This is a strong statement but, despite the future predictions on climate change, businesses are unlikely to change their behaviour without making the case in the language of business. (i.e. making it worth their while)

So here is how Business Travel contributes to CO2 levels ( in language of the environment ) as follows:

  • 1 Tonne of CO2 per 3,000 miles in a medium size petrol car
  • 1 Tonne of CO2 per 5,500 miles when flying on a commercial airplane
  • The average annual CO2 created per employee is 4 Tonnes.

And here is the case for travel avoidance in language of business ( i.e. not talking about the environment or polar bears ) but in terms of increased productivity, cost saving and compliance.

Productivity improvement - 32 hours of productivity gained for every tonne of CO2 saved. This is a direct benefit for businesses to opt travel avoidance which takes into consideration the productivity loss when traveling.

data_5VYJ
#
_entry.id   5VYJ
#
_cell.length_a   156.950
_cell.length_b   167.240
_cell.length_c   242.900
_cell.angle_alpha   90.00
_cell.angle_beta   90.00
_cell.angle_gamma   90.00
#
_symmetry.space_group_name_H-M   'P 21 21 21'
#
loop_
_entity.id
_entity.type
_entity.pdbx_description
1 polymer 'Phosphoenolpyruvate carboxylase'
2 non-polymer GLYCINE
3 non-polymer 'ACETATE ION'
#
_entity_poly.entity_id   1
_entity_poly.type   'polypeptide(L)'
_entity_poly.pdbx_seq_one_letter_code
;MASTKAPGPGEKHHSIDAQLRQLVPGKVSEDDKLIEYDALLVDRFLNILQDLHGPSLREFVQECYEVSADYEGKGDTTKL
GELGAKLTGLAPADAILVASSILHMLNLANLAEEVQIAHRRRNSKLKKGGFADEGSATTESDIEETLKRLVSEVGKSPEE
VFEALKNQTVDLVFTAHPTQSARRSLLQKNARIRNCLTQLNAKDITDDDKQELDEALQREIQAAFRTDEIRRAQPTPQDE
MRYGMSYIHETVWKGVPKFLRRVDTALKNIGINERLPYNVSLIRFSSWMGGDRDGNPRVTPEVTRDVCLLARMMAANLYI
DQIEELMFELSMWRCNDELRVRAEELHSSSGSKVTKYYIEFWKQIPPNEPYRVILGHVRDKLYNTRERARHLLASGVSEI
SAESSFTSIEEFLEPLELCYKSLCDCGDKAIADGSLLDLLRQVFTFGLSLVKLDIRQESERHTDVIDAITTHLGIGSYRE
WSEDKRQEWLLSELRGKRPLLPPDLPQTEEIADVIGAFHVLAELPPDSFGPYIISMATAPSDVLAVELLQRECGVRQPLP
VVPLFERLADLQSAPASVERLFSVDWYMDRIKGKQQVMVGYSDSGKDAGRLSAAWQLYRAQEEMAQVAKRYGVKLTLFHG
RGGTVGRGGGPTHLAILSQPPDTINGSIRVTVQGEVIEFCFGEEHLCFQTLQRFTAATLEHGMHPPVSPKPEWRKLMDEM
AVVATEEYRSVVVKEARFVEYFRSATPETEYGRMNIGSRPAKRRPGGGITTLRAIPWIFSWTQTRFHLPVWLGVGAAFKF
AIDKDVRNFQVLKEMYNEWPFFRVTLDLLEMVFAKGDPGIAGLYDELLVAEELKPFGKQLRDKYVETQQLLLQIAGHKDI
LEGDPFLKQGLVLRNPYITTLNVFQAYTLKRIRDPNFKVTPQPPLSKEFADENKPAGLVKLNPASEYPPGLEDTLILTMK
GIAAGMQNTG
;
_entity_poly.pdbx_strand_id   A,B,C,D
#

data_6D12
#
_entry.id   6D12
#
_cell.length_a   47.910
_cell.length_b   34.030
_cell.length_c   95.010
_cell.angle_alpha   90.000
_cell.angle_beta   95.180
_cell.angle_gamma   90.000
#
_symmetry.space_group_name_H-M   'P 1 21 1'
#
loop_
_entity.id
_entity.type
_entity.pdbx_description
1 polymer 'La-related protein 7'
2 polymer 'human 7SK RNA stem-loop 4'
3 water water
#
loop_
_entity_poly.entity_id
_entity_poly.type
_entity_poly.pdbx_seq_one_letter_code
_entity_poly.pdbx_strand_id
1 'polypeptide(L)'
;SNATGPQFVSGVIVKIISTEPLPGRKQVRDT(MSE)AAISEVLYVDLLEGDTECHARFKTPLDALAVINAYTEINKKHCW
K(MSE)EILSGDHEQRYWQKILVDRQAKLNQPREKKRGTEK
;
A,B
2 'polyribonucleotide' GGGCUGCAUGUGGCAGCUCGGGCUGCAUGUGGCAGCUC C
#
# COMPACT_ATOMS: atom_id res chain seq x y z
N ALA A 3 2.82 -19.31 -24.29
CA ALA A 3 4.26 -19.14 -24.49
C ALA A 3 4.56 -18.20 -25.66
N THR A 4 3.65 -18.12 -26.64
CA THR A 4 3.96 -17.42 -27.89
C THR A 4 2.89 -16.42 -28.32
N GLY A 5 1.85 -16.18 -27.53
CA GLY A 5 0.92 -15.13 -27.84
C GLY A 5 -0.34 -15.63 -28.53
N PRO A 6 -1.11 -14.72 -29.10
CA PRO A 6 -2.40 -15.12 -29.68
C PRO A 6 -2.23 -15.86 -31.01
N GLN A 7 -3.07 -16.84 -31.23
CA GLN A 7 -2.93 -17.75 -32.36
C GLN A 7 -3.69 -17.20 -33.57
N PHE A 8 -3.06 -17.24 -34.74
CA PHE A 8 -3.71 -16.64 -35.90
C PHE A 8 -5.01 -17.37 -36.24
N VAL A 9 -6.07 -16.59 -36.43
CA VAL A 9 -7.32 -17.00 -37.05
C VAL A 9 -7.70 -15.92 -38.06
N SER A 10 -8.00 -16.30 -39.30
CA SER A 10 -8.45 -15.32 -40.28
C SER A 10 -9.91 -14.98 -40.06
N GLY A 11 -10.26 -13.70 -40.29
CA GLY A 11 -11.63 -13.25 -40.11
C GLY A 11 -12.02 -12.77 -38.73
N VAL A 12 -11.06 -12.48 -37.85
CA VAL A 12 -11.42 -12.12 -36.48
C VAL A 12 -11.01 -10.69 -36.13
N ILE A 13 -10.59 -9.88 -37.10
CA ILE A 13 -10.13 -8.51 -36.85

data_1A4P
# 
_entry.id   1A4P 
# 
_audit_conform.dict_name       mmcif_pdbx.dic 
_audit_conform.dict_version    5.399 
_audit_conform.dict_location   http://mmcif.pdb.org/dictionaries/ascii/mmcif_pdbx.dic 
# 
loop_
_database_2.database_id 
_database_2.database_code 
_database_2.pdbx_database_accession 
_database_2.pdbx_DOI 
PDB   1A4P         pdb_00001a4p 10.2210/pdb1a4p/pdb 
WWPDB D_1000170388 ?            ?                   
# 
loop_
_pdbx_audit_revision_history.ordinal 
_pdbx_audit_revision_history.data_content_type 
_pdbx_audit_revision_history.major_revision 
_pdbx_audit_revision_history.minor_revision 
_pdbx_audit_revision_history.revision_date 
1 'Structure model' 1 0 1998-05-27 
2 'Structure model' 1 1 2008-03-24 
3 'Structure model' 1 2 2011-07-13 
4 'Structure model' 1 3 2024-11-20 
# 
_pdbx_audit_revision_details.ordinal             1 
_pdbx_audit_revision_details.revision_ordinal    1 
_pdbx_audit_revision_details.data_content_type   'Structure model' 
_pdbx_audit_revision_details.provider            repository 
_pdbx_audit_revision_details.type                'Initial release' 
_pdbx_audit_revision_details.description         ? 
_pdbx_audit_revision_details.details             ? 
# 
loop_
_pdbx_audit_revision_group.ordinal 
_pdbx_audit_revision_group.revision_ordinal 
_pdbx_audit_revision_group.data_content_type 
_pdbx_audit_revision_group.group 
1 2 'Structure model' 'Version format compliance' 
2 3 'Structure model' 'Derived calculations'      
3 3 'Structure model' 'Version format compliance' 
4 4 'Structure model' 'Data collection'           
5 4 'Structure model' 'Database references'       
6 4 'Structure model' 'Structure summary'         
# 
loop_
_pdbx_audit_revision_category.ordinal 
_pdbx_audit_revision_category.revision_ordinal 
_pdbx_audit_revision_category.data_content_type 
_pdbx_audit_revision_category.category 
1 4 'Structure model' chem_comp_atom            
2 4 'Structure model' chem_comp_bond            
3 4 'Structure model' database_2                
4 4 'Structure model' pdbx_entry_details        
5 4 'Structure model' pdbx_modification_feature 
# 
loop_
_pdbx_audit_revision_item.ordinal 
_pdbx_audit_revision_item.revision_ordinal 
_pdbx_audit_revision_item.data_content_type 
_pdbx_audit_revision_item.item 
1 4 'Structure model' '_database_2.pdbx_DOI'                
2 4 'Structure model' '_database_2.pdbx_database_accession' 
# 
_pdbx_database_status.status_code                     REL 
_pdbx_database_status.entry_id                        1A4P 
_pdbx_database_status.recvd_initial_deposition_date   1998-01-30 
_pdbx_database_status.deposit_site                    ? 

Cost saving - the projected annual spend on Business travel worldwide will be 1.1 Trillion euros this year which is based on over 2 billion business meetings that will involve travel by one or more participant. Despite the advancements in online conferencing and global connectivity, this upward trend is set to increase to €1.5 trillion euros spend by 2020. According to the Global Business Travel Association, Business travel equates to an average of 15 days per employee with an average of €300 per day in expenses which equates to €4,500,000 per annum for a 1000 employee organisation.